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The Business of Aging -- Ontario Innovation Summit

The Business of Aging -- or Aging and Implications? Just came back from a stimulating conference in a delightful and sophisticated city -- Toronto. Sponsored by the Government of Ontario and the MaRS Discovery District, this conference was titled 'The Business of Aging'. However, it was less about business, much more about the social 'phenomenon' of aging and its implications for where and how we live. Translating that, however, this was one of those 'what it means' events for those who want to start and expand businesses to serve and target this market. We clearly need more of this type of high-value context. So what were the key takeaways for me? [Note: When links to event materials become available I will add to this post.]

  • Where you sit is what you see -- health, policy, society. Whether the 'tsunami' of global aging is a nightmare or an opportunity depends on the vantage point of the observer. Alex Jadad, Center for Global eHealth Innovation, talked about making a difference at the end of life, a time he described as one of suffering and loneliness, where most people endure a 'bad' death, hospitalized and alone. Ken Greenberg, an international architect and urban planner saw a world in which older people, instead of becoming isolated into age-grouped communities (the classic 55-plus and senior housing world), would again be intermingled into mixed age environments. And is this a time for finding new business models to transform the elder care system, per Business Innovation Factory founder (and Chief Catalyst) Saul Kaplan?
  • Tsunami and dependency ratios -- let's get over it.  Most presenters (including myself) felt compelled to dump gloomy statistics onto note-taking attendees. My consciousness on this, however, is now raised. Demographic predictions about how many older people, how few supporting workers, and the marked absence of enough caregivers in our future are givens. Let's move on. The real insight about such a slow moving wave may be the wonderfully long lead-time we have to do something useful to mitigate impact -- think housing retrofits, supportive technologies, or new community services.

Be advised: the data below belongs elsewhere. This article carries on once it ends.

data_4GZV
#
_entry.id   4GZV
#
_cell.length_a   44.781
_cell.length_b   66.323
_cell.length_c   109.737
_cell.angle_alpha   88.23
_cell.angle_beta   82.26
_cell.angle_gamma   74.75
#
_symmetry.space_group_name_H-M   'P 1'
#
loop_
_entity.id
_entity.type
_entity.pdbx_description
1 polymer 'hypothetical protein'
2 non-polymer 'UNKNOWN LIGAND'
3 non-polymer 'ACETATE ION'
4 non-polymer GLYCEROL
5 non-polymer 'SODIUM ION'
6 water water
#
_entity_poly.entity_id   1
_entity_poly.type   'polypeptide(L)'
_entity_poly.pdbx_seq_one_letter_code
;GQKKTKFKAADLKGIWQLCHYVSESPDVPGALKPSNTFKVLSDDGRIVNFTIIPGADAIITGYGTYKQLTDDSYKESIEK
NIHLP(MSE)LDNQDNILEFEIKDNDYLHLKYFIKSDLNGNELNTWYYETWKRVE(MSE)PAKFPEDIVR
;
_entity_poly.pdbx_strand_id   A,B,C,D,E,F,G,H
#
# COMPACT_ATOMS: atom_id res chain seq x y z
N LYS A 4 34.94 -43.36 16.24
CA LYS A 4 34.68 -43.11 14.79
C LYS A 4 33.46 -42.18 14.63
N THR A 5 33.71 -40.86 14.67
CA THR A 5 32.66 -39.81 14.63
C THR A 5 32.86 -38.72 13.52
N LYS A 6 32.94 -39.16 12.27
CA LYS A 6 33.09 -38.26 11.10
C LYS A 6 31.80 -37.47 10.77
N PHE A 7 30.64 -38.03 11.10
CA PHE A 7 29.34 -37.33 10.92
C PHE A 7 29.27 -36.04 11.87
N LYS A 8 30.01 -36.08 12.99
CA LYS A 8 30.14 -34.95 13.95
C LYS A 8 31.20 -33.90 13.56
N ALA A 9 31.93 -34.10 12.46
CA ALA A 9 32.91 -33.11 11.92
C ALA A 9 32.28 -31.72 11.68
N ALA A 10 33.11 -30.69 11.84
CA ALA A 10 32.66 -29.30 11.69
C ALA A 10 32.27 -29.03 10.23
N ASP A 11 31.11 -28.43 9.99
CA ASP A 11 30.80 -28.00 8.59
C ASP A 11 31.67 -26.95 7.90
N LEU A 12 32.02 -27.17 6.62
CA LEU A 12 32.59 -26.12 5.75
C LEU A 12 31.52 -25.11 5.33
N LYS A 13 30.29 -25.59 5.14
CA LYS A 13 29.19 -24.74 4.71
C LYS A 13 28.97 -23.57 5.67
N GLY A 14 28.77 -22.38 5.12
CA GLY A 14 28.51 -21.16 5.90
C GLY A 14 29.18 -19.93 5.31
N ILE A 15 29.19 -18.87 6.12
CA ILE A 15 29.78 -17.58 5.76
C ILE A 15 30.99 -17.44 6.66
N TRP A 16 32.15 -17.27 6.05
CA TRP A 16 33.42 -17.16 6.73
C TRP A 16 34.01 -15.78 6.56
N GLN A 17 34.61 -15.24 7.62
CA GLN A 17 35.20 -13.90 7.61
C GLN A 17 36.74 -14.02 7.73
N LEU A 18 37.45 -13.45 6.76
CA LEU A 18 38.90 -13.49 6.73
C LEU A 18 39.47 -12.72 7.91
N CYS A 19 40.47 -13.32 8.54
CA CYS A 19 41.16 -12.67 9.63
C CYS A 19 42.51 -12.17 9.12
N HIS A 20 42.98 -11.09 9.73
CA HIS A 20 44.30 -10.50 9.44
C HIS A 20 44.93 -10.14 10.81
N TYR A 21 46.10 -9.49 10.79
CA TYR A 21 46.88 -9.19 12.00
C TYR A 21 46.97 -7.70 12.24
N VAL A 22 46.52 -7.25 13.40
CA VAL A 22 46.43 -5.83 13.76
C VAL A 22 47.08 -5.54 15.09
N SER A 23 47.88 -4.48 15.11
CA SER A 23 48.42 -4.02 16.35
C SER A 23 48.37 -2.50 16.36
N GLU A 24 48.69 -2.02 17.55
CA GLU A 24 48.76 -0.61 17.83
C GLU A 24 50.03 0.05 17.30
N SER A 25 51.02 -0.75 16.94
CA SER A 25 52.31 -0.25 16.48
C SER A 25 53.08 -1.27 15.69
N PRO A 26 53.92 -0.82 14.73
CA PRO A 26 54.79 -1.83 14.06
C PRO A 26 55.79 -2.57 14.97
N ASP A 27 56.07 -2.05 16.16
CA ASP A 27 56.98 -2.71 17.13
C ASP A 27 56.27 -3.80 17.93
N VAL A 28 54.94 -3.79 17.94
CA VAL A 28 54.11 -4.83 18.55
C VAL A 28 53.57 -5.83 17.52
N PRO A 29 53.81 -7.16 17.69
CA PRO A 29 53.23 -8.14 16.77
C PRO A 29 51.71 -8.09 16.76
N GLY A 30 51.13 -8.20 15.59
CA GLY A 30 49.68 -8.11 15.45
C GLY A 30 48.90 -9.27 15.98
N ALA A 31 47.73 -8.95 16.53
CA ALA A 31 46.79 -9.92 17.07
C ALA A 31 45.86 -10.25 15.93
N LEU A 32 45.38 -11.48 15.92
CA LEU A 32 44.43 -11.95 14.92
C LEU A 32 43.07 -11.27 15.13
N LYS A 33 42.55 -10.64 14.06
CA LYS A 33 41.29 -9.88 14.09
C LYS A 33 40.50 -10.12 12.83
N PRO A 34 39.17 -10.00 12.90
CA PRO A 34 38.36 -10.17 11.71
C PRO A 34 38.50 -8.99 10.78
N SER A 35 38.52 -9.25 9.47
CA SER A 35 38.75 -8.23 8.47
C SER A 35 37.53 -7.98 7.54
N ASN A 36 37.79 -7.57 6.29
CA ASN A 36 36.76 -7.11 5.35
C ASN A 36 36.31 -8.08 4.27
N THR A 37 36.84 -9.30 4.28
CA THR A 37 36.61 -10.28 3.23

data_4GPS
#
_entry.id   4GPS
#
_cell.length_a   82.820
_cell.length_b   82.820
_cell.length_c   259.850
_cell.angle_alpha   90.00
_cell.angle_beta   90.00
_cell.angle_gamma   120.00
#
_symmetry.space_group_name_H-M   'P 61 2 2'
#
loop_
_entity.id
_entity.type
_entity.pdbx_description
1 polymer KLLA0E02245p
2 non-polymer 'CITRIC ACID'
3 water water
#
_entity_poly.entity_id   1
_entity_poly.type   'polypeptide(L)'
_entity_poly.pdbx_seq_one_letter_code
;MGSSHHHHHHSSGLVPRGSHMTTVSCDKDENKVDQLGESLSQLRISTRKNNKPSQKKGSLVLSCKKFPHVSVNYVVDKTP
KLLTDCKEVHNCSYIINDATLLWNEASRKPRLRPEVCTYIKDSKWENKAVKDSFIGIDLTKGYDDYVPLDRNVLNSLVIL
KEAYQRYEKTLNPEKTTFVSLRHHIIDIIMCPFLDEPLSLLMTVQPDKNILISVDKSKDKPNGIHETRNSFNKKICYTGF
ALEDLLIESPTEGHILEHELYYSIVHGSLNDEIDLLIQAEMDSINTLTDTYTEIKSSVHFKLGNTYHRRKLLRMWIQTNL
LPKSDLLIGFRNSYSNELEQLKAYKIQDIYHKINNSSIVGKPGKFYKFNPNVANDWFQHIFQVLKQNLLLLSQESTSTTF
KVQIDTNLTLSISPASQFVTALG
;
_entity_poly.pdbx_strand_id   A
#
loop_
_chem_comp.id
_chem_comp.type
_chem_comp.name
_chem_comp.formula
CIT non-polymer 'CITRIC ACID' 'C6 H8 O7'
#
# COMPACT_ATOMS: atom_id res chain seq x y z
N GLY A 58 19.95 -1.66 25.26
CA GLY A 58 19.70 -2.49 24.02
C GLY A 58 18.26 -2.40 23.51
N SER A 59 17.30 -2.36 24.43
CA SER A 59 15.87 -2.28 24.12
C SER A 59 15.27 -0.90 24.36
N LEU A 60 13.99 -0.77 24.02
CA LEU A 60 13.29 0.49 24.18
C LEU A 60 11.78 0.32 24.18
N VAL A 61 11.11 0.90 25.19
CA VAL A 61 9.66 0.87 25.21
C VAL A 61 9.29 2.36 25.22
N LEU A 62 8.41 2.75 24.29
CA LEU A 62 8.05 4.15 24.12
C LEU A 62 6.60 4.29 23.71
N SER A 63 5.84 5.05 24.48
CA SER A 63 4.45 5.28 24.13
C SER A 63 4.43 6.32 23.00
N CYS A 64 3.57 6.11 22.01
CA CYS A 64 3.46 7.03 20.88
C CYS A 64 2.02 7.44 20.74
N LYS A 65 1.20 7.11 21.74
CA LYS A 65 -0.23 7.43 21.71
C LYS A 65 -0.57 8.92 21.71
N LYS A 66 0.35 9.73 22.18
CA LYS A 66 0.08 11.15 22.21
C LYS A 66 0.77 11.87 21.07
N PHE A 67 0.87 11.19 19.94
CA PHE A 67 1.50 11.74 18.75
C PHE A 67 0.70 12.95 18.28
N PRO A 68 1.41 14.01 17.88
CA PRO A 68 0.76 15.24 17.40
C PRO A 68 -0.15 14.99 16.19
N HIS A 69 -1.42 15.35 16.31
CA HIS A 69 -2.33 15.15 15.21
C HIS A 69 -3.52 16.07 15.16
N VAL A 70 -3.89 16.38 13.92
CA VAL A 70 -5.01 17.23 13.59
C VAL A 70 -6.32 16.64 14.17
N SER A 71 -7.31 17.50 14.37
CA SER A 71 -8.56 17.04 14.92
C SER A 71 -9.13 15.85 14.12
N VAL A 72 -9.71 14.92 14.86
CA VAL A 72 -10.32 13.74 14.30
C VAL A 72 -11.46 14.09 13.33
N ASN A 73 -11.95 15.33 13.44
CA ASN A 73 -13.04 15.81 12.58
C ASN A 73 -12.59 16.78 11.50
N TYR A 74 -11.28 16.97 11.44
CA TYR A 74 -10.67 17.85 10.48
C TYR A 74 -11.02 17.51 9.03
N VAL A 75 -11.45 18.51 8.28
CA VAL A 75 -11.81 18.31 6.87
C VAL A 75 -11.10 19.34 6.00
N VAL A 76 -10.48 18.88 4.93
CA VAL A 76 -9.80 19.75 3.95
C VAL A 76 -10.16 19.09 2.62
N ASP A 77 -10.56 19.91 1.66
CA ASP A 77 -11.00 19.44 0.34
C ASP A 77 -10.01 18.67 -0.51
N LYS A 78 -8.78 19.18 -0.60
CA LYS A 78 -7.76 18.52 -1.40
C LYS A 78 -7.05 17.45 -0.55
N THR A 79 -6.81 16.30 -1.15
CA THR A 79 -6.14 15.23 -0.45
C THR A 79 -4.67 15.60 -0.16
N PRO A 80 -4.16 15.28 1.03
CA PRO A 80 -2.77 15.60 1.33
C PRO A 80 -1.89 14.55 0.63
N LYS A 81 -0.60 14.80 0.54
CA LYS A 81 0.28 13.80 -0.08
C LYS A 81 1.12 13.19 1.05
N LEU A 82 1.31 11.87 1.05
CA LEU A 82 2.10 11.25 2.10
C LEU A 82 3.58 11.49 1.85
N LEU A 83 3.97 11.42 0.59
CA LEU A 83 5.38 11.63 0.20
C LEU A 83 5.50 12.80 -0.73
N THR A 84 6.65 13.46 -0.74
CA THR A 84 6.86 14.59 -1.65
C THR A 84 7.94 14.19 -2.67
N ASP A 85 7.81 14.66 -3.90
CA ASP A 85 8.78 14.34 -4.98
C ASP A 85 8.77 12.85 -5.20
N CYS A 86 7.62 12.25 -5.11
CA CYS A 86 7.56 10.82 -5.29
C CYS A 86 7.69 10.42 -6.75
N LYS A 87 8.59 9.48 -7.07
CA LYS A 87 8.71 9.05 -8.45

• Let's introduce a few new ratios. What about a 'transportation ratio'? Let's assume that driving rules become more rigorous over time and that at some point, driving ourselves around may not make any sense. What is the ratio of available and capable drivers (or transportation availability units) in a region to the numbers of individuals who may not be able to drive? How about a 'visitor' ratio? What is the ratio of available visitors (sum of all volunteers?) to seniors living alone? There was discussion/demo of geographic information health-related emergency response technologies -- if you knew the location of all seniors with specific chronic diseases, for example, this is an enabler for locating them in an city-wide emergency, of course. But this is also a registry for contacting them daily to see how they're doing. 
  • New businesses, new technologies.  At the event, Dr. William Reichman (CEO of senior housing organization Baycrest) and Alvero Fernandez ( talked about the cognitive fitness movement -- and Dr. Reichman announced that Baycrest would launch a new cognitive fitness company -- Cogniciti.  I was very interested in the SoleSensor, a shoe insert that detects balance changes and can alert in advance of a fall -- apparently to be sold through distributor AJ Hart Group. And finally, yet to enter the market from a lab at the University of Toronto, I saw a ceiling-mountable vision sensor that could a) detect when a person has fallen, and b) had voice-enabled ability to respond to the call for help.  They are seeking an opportunity to pilot this next-gen remote monitoring/PERS capability. 
  • Nurturing innovation versus housing it. Finally, on the public policy side, statements made by various government officials and MaRS executives make it clear: the government of Ontario seems to be working hard to make the region a business-friendly place for entrepreneurs who are starting companies faster than you can say 'venture capital.' Incubators (like MaRS), innovation policy for public-private partnerships, social innovation initiatives, it was quite invigorating. I heard some comparison of the MaRS Discovery District to the Cambridge Innovation Center in the Boston area. Quite a difference it seems to me -- the former is driving innovation forward as well as housing it.  The CIC appears to be a good building with good services near MIT.

I welcome comment with other insights and innovations from the event.

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